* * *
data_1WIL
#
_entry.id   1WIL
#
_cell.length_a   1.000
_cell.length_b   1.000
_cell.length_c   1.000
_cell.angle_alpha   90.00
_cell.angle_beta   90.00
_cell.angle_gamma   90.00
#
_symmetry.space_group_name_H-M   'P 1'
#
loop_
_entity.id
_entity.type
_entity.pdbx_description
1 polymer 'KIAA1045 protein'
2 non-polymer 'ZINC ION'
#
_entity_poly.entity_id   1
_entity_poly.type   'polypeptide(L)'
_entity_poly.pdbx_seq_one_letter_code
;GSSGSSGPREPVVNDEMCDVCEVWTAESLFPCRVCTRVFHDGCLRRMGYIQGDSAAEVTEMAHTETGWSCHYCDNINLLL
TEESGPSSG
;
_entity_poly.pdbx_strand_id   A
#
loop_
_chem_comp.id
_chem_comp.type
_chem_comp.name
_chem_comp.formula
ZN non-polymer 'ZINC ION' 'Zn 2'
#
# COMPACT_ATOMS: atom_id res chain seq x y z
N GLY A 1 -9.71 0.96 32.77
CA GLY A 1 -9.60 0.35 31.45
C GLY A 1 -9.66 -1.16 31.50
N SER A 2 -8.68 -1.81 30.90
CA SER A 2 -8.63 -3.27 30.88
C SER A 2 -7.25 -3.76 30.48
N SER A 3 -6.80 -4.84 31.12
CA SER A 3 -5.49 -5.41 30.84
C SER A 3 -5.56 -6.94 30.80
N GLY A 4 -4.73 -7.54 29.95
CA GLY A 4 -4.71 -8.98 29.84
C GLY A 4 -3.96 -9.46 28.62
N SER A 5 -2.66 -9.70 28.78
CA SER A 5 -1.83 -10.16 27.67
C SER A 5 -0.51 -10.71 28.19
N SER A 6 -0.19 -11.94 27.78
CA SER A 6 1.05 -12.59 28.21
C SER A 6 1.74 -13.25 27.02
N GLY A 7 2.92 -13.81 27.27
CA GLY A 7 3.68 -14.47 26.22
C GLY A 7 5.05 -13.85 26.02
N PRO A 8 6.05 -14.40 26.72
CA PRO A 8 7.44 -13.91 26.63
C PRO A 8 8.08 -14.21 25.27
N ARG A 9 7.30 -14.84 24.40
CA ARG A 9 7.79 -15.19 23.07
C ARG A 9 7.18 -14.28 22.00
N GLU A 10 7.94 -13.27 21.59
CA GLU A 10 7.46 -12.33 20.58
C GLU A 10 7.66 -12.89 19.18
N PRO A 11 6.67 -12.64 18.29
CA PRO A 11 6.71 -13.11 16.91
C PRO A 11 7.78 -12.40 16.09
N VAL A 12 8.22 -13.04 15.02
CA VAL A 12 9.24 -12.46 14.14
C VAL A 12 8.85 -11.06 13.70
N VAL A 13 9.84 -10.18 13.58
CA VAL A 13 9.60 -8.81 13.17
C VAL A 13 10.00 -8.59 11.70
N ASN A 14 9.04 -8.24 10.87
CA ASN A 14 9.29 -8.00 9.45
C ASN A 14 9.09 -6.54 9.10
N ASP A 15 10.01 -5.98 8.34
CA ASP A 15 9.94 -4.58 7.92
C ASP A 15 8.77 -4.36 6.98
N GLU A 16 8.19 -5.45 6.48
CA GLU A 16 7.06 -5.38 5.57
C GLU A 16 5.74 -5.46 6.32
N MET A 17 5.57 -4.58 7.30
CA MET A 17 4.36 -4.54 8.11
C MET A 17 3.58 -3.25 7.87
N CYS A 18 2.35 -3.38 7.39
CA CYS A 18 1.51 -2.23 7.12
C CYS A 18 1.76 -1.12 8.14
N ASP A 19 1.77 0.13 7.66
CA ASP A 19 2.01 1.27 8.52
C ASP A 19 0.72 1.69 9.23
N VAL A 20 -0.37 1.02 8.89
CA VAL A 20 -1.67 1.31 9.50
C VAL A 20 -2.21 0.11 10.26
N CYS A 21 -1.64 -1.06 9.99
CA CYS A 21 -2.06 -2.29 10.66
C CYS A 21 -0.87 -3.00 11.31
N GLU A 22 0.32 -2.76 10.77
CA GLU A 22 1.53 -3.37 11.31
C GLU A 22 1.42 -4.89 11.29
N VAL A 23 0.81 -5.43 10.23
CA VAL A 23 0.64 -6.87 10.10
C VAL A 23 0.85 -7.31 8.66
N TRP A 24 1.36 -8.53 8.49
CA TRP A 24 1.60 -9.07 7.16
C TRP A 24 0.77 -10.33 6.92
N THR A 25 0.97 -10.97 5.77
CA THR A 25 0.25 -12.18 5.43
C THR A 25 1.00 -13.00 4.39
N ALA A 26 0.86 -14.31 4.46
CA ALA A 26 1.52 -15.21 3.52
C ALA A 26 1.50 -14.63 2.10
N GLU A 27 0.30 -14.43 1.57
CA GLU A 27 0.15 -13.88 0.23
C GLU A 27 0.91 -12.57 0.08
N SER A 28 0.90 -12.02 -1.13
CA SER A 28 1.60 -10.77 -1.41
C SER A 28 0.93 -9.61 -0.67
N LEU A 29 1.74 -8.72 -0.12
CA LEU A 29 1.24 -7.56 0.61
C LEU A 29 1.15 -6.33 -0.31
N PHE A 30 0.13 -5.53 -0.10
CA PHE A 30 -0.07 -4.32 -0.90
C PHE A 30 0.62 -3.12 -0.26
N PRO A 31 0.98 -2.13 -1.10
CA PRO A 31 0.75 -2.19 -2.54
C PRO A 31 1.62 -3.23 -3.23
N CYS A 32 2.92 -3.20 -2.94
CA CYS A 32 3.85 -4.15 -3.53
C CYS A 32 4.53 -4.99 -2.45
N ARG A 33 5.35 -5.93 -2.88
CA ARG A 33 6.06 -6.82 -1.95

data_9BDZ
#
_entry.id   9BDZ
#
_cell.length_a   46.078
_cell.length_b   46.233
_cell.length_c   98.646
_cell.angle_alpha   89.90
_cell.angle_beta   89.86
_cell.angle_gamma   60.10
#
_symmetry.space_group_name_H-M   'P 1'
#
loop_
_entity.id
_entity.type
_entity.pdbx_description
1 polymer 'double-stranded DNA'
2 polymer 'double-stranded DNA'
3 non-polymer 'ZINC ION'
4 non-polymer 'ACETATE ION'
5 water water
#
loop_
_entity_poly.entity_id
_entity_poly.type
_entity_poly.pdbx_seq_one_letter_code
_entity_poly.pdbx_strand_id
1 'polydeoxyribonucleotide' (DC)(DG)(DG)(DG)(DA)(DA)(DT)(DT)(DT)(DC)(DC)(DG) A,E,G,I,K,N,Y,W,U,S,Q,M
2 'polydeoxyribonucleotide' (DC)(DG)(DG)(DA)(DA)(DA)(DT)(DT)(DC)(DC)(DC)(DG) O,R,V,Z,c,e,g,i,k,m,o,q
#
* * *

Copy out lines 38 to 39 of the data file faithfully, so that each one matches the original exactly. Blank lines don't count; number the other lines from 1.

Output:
CA GLY A 1 -9.60 0.35 31.45
C GLY A 1 -9.66 -1.16 31.50